The Sultan’s Garden is buzzing with hectic activity. The rain clouds paint the morning in silver grey and the mist has left the Lotus Pond. At this early hour, the `walker’ species seem to outnumber the botanical specimens in this garden. Solo Ipod bearing walkers, arm flinging `clappers’, talkative `battalions’ ambling along in groups and elderly sari clad ladies in oversized sports shoes all converge on flower fringed pathways. The others clear their throats noisily, stand on their heads, do push ups on railings, skip on pathways and lie on benches counting clouds.
I breathe deeply, inhale fresh air and wonder what Haider Ali would make of it.
Somewhere between 1740- 1760 and many wars spent defending Mysore territory, Haider Ali, followed by his son Tipu Sultan laid out their Rose & Cypress Garden. It was designed in the style of a traditional Mughal Garden whose aesthetics were a representation of Paradise on earth. The rectilinear Char Bagh layout (four gardens) with four intersecting water courses or pathways and a central pool embodied an even older concept in the Book of Genesis ( Genesis 2:10-14 : “Now a river went out of Eden to water the garden, and from there it parted and became four riverheads).
The Mughal Gardens also contained rich symbolism and Quranic references to Paradise along with delicate pavilions, running water, (plenty), still pools to reflect ( on ) the beauty of sky and garden, individual areas for medicinal plants, fruit ( renewal ) and shady ( comfort for the soul) trees, colorful and fragrant flowers, grass and singing birds. Almost all had rows of dark Cypress ( evergreen) trees which were symbols of eternity. The rudimentary Char Bagh layout still exists in several older parks in Bangalore today.
Both Haider Ali and Tipu imported exotic plants, seeds and saplings from far away Africa, Turkey, Persia, and Afganistan and might have also received botanical gifts from visiting dignitaries. Following Tipu’s death in 1799, the East India Company took over and subsequently Governor General, Richard Wellesley commanded surgeon- naturalist Dr. Benjamin Heyne ( also a Tranquebar Botanist ) to oversee them. Initially, the Gardens provided food for the regimental messes and demonstrated to the `natives’ how `English vegetables’ such as potatoes, cabbage and turnips could be cultivated. Under Heyne, they were transformed into a European style and also began to serve as a botanical garden.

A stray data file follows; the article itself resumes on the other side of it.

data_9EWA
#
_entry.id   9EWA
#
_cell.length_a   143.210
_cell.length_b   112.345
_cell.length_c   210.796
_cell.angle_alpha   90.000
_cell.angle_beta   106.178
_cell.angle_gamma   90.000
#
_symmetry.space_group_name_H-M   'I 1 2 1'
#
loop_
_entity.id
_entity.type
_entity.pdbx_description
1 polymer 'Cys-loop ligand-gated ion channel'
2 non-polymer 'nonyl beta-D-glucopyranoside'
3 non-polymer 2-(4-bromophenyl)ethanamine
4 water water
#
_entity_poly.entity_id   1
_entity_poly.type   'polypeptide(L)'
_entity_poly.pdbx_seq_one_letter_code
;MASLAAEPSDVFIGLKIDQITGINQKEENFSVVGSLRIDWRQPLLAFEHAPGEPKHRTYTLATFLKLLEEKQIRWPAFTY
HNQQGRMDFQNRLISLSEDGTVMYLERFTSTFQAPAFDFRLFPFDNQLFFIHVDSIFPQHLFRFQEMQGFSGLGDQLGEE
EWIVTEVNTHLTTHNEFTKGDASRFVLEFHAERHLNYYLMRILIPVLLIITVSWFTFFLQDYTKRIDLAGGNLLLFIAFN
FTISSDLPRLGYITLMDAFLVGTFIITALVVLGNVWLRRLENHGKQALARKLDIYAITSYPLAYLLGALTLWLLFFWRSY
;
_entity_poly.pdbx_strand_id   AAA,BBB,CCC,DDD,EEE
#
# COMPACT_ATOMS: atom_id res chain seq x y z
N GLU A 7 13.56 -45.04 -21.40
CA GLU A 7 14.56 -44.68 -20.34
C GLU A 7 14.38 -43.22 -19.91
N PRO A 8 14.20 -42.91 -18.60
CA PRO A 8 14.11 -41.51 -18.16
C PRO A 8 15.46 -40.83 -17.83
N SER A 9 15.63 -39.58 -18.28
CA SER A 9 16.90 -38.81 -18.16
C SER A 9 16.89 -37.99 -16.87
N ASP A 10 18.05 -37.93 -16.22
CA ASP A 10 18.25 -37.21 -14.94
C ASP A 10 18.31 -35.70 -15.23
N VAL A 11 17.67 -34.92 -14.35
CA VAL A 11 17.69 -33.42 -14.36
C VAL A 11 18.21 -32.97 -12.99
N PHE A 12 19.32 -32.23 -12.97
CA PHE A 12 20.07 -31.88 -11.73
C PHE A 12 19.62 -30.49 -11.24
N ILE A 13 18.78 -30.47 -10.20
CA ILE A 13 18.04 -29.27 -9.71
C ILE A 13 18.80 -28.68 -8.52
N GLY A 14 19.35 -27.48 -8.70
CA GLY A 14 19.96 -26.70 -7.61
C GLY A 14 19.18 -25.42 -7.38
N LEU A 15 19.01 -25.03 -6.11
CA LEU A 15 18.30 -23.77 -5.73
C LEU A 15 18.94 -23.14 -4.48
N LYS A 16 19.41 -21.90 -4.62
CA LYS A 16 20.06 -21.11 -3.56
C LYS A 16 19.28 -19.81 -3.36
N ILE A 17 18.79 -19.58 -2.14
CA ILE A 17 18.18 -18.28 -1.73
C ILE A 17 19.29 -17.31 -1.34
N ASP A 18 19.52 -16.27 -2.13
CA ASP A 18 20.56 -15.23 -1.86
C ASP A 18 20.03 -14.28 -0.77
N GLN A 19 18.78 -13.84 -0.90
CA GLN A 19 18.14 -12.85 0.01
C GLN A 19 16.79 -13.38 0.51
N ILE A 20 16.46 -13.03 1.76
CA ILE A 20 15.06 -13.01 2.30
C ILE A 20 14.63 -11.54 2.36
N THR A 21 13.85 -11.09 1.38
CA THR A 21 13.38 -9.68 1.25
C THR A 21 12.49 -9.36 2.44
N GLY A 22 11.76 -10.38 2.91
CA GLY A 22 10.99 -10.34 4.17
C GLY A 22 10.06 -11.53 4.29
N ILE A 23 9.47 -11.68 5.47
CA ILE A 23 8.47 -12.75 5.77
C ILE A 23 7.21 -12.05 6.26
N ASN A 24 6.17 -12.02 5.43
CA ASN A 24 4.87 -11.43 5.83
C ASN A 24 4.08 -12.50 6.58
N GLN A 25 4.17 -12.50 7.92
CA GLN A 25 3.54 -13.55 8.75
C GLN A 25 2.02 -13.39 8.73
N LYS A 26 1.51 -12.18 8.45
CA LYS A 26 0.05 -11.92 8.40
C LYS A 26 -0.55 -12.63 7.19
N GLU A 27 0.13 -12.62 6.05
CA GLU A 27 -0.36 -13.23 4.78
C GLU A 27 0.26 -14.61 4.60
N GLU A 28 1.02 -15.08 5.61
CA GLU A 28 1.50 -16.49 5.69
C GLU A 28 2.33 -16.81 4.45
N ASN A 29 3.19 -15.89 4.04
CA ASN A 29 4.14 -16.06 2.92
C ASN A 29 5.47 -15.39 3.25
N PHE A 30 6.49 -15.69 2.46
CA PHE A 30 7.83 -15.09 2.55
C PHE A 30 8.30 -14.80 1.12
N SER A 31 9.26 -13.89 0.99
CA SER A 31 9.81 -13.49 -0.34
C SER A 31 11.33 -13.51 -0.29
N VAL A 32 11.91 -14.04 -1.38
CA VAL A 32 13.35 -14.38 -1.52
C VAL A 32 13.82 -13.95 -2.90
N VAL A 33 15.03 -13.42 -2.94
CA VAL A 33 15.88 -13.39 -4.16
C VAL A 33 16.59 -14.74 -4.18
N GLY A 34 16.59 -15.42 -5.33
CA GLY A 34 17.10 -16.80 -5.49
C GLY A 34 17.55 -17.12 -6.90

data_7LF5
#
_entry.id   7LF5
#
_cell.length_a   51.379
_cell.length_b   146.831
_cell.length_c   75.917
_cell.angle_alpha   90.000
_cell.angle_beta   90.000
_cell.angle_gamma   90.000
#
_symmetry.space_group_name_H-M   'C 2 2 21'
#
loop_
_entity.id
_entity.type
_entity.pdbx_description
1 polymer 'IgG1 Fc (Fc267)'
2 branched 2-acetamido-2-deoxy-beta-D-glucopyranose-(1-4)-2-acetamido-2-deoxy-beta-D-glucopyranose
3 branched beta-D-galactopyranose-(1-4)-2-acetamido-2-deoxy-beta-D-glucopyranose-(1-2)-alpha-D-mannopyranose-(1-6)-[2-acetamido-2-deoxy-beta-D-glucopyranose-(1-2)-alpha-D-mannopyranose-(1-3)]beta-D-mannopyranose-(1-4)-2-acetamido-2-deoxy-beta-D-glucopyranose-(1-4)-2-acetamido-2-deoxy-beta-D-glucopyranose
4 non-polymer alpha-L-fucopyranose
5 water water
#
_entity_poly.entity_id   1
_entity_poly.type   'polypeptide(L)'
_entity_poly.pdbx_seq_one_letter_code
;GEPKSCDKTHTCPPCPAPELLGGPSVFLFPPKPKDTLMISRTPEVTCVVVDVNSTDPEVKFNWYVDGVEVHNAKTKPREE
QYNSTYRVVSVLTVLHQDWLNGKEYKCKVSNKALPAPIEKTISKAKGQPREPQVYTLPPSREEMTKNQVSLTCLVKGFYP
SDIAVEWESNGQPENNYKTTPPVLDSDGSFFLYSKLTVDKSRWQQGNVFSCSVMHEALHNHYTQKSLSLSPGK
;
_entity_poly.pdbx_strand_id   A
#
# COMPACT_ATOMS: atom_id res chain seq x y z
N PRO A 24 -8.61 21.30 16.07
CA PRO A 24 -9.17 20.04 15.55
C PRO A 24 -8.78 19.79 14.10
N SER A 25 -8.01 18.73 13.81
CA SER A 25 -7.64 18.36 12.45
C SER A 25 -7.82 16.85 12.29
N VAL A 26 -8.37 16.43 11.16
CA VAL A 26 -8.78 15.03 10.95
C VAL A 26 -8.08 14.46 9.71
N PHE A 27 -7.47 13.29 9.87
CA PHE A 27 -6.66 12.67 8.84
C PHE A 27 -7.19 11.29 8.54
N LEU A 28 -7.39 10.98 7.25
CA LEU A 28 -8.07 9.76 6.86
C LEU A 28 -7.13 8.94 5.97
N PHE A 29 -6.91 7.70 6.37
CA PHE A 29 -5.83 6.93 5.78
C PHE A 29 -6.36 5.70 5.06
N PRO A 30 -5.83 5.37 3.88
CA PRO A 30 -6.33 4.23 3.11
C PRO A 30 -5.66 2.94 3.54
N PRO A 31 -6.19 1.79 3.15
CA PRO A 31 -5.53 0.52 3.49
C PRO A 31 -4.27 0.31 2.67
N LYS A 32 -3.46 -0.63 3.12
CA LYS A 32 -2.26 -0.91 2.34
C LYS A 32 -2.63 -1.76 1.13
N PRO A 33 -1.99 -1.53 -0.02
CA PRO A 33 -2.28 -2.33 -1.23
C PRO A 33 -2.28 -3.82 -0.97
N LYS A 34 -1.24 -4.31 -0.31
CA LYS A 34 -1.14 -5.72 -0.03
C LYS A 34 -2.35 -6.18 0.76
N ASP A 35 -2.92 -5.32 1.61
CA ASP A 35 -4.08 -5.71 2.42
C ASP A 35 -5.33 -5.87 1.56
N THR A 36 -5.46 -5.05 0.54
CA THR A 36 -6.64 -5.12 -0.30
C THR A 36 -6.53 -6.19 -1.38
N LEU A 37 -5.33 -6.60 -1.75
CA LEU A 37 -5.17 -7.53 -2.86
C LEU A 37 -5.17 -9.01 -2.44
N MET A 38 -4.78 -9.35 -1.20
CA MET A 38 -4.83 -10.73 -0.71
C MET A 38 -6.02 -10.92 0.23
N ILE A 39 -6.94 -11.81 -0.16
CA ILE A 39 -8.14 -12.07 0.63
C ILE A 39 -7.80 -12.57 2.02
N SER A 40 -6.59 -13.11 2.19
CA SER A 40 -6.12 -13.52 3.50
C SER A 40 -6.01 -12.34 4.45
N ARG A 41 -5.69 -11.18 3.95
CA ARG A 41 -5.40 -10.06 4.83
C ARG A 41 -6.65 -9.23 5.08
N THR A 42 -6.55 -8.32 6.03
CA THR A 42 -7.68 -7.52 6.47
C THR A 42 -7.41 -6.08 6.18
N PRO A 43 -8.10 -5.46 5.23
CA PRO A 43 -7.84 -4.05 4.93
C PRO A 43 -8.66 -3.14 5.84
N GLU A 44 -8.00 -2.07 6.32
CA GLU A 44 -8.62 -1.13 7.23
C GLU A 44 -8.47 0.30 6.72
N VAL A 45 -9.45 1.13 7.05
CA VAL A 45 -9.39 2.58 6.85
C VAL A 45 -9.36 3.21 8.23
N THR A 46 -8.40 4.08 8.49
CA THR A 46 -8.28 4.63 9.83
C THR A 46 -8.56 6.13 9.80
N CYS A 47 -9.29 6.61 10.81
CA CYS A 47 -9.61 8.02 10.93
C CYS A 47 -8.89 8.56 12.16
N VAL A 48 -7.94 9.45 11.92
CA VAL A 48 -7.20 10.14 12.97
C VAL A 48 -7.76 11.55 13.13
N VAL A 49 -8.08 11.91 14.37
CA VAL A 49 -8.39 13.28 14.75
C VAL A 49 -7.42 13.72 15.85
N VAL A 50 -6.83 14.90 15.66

After Heyne, the Garden passed onto a Major Gilbert Waugh and then a succession of dedicated Horticultural Superintendants ( many of whom were Kew men) and eminent Bangaloreans including William New, John Cameron, GH Krumbiegel, Rao Bahadur HC Javaraya and Dr MH Marigowda contributed uniquely to build Lalbagh into an international centre housing the sub-continent’s largest collection of rare plants (over 1854 species). Their influence extended beyond the Lalbagh walls. GH Krumbiegel introduced `serial planting’ to Bangalore, ensuring that it bloomed riotously all year through. Considering the effort that once went into beautifying the city, watching the casual destruction of its natural heritage now is unbearable.
By the time a visiting Edward Lear called Lalbagh the `Kew of India’ in 1874, it had already acquired a new owner ( The Maharajah of Mysore ) and a new name -Lalbagh. But the morning walkers seem oblivious to this fascinating history and the ethereal beauty of the Glass House.